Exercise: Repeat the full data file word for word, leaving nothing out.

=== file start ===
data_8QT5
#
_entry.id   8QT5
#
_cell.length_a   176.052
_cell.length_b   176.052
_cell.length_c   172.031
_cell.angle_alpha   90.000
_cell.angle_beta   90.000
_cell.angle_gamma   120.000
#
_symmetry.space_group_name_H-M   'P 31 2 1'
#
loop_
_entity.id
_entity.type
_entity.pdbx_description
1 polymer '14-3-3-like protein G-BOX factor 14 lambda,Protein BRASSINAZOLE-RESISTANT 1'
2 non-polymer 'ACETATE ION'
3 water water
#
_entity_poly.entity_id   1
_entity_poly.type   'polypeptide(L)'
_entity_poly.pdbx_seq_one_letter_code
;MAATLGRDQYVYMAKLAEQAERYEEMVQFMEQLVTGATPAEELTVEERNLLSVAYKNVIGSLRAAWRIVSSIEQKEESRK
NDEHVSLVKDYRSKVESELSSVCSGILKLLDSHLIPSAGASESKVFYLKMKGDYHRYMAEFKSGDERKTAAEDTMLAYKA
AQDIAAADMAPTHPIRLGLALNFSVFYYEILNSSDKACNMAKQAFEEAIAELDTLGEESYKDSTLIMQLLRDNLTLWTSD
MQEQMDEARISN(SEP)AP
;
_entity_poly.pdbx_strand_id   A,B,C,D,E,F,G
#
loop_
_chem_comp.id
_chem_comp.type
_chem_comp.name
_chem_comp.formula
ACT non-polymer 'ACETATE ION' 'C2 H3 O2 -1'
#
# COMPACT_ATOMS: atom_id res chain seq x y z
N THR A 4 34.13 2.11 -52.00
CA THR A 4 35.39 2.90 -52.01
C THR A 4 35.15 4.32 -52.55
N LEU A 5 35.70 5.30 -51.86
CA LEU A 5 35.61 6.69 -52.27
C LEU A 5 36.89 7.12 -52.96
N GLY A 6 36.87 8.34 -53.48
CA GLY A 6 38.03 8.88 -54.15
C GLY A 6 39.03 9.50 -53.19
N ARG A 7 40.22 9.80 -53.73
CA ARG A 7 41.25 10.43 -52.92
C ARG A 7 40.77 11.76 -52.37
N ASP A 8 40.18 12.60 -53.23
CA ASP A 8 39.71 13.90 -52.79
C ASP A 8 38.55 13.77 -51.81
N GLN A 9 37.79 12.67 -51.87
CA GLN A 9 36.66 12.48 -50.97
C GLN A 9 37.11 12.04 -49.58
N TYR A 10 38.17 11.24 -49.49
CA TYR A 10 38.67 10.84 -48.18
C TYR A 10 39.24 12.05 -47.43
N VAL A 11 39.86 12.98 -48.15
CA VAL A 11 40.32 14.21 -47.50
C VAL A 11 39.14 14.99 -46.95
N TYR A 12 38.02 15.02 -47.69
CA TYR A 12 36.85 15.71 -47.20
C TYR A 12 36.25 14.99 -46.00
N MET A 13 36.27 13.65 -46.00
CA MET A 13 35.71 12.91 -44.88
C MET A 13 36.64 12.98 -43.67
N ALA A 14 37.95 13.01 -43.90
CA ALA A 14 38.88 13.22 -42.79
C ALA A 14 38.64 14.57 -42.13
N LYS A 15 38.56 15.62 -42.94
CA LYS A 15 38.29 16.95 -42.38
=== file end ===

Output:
data_8QT5
#
_entry.id   8QT5
#
_cell.length_a   176.052
_cell.length_b   176.052
_cell.length_c   172.031
_cell.angle_alpha   90.000
_cell.angle_beta   90.000
_cell.angle_gamma   120.000
#
_symmetry.space_group_name_H-M   'P 31 2 1'
#
loop_
_entity.id
_entity.type
_entity.pdbx_description
1 polymer '14-3-3-like protein G-BOX factor 14 lambda,Protein BRASSINAZOLE-RESISTANT 1'
2 non-polymer 'ACETATE ION'
3 water water
#
_entity_poly.entity_id   1
_entity_poly.type   'polypeptide(L)'
_entity_poly.pdbx_seq_one_letter_code
;MAATLGRDQYVYMAKLAEQAERYEEMVQFMEQLVTGATPAEELTVEERNLLSVAYKNVIGSLRAAWRIVSSIEQKEESRK
NDEHVSLVKDYRSKVESELSSVCSGILKLLDSHLIPSAGASESKVFYLKMKGDYHRYMAEFKSGDERKTAAEDTMLAYKA
AQDIAAADMAPTHPIRLGLALNFSVFYYEILNSSDKACNMAKQAFEEAIAELDTLGEESYKDSTLIMQLLRDNLTLWTSD
MQEQMDEARISN(SEP)AP
;
_entity_poly.pdbx_strand_id   A,B,C,D,E,F,G
#
loop_
_chem_comp.id
_chem_comp.type
_chem_comp.name
_chem_comp.formula
ACT non-polymer 'ACETATE ION' 'C2 H3 O2 -1'
#
# COMPACT_ATOMS: atom_id res chain seq x y z
N THR A 4 34.13 2.11 -52.00
CA THR A 4 35.39 2.90 -52.01
C THR A 4 35.15 4.32 -52.55
N LEU A 5 35.70 5.30 -51.86
CA LEU A 5 35.61 6.69 -52.27
C LEU A 5 36.89 7.12 -52.96
N GLY A 6 36.87 8.34 -53.48
CA GLY A 6 38.03 8.88 -54.15
C GLY A 6 39.03 9.50 -53.19
N ARG A 7 40.22 9.80 -53.73
CA ARG A 7 41.25 10.43 -52.92
C ARG A 7 40.77 11.76 -52.37
N ASP A 8 40.18 12.60 -53.23
CA ASP A 8 39.71 13.90 -52.79
C ASP A 8 38.55 13.77 -51.81
N GLN A 9 37.79 12.67 -51.87
CA GLN A 9 36.66 12.48 -50.97
C GLN A 9 37.11 12.04 -49.58
N TYR A 10 38.17 11.24 -49.49
CA TYR A 10 38.67 10.84 -48.18
C TYR A 10 39.24 12.05 -47.43
N VAL A 11 39.86 12.98 -48.15
CA VAL A 11 40.32 14.21 -47.50
C VAL A 11 39.14 14.99 -46.95
N TYR A 12 38.02 15.02 -47.69
CA TYR A 12 36.85 15.71 -47.20
C TYR A 12 36.25 14.99 -46.00
N MET A 13 36.27 13.65 -46.00
CA MET A 13 35.71 12.91 -44.88
C MET A 13 36.64 12.98 -43.67
N ALA A 14 37.95 13.01 -43.90
CA ALA A 14 38.88 13.22 -42.79
C ALA A 14 38.64 14.57 -42.13
N LYS A 15 38.56 15.62 -42.94
CA LYS A 15 38.29 16.95 -42.38